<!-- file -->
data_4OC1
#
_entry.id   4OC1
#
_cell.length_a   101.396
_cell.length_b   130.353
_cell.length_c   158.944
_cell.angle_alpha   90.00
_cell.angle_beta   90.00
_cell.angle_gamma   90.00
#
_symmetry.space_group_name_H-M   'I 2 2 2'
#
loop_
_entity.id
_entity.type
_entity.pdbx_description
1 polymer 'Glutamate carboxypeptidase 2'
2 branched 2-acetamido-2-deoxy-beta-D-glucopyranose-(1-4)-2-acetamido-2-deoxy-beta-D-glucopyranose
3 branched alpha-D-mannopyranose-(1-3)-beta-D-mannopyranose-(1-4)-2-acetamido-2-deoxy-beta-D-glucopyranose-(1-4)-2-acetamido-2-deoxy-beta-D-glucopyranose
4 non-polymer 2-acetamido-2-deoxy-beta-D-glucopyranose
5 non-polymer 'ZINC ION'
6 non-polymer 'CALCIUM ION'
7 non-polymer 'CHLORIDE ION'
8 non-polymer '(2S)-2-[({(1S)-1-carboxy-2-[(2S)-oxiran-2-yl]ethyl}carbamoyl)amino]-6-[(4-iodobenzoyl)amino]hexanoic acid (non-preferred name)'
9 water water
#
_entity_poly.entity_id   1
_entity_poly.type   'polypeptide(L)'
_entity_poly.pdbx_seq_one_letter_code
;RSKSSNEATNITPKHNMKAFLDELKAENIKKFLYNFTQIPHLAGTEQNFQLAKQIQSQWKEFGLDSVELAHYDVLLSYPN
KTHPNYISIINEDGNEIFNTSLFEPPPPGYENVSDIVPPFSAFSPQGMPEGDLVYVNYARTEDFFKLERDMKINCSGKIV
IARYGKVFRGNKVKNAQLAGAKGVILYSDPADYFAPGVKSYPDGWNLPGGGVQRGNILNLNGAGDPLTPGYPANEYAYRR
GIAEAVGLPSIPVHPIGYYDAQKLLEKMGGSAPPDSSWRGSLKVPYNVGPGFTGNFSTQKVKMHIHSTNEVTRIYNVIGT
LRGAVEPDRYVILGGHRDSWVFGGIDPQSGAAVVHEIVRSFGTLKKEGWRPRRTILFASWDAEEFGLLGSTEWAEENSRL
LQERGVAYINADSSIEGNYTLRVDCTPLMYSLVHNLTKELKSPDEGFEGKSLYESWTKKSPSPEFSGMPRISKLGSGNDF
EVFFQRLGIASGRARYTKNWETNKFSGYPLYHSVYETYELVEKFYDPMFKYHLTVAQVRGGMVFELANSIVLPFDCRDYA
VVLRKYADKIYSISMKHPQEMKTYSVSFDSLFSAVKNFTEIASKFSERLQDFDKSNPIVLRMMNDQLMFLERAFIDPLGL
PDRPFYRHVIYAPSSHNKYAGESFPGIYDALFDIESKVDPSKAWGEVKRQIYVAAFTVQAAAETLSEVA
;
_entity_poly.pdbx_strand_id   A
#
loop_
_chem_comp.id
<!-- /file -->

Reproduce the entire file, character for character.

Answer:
data_4OC1
#
_entry.id   4OC1
#
_cell.length_a   101.396
_cell.length_b   130.353
_cell.length_c   158.944
_cell.angle_alpha   90.00
_cell.angle_beta   90.00
_cell.angle_gamma   90.00
#
_symmetry.space_group_name_H-M   'I 2 2 2'
#
loop_
_entity.id
_entity.type
_entity.pdbx_description
1 polymer 'Glutamate carboxypeptidase 2'
2 branched 2-acetamido-2-deoxy-beta-D-glucopyranose-(1-4)-2-acetamido-2-deoxy-beta-D-glucopyranose
3 branched alpha-D-mannopyranose-(1-3)-beta-D-mannopyranose-(1-4)-2-acetamido-2-deoxy-beta-D-glucopyranose-(1-4)-2-acetamido-2-deoxy-beta-D-glucopyranose
4 non-polymer 2-acetamido-2-deoxy-beta-D-glucopyranose
5 non-polymer 'ZINC ION'
6 non-polymer 'CALCIUM ION'
7 non-polymer 'CHLORIDE ION'
8 non-polymer '(2S)-2-[({(1S)-1-carboxy-2-[(2S)-oxiran-2-yl]ethyl}carbamoyl)amino]-6-[(4-iodobenzoyl)amino]hexanoic acid (non-preferred name)'
9 water water
#
_entity_poly.entity_id   1
_entity_poly.type   'polypeptide(L)'
_entity_poly.pdbx_seq_one_letter_code
;RSKSSNEATNITPKHNMKAFLDELKAENIKKFLYNFTQIPHLAGTEQNFQLAKQIQSQWKEFGLDSVELAHYDVLLSYPN
KTHPNYISIINEDGNEIFNTSLFEPPPPGYENVSDIVPPFSAFSPQGMPEGDLVYVNYARTEDFFKLERDMKINCSGKIV
IARYGKVFRGNKVKNAQLAGAKGVILYSDPADYFAPGVKSYPDGWNLPGGGVQRGNILNLNGAGDPLTPGYPANEYAYRR
GIAEAVGLPSIPVHPIGYYDAQKLLEKMGGSAPPDSSWRGSLKVPYNVGPGFTGNFSTQKVKMHIHSTNEVTRIYNVIGT
LRGAVEPDRYVILGGHRDSWVFGGIDPQSGAAVVHEIVRSFGTLKKEGWRPRRTILFASWDAEEFGLLGSTEWAEENSRL
LQERGVAYINADSSIEGNYTLRVDCTPLMYSLVHNLTKELKSPDEGFEGKSLYESWTKKSPSPEFSGMPRISKLGSGNDF
EVFFQRLGIASGRARYTKNWETNKFSGYPLYHSVYETYELVEKFYDPMFKYHLTVAQVRGGMVFELANSIVLPFDCRDYA
VVLRKYADKIYSISMKHPQEMKTYSVSFDSLFSAVKNFTEIASKFSERLQDFDKSNPIVLRMMNDQLMFLERAFIDPLGL
PDRPFYRHVIYAPSSHNKYAGESFPGIYDALFDIESKVDPSKAWGEVKRQIYVAAFTVQAAAETLSEVA
;
_entity_poly.pdbx_strand_id   A
#
loop_
_chem_comp.id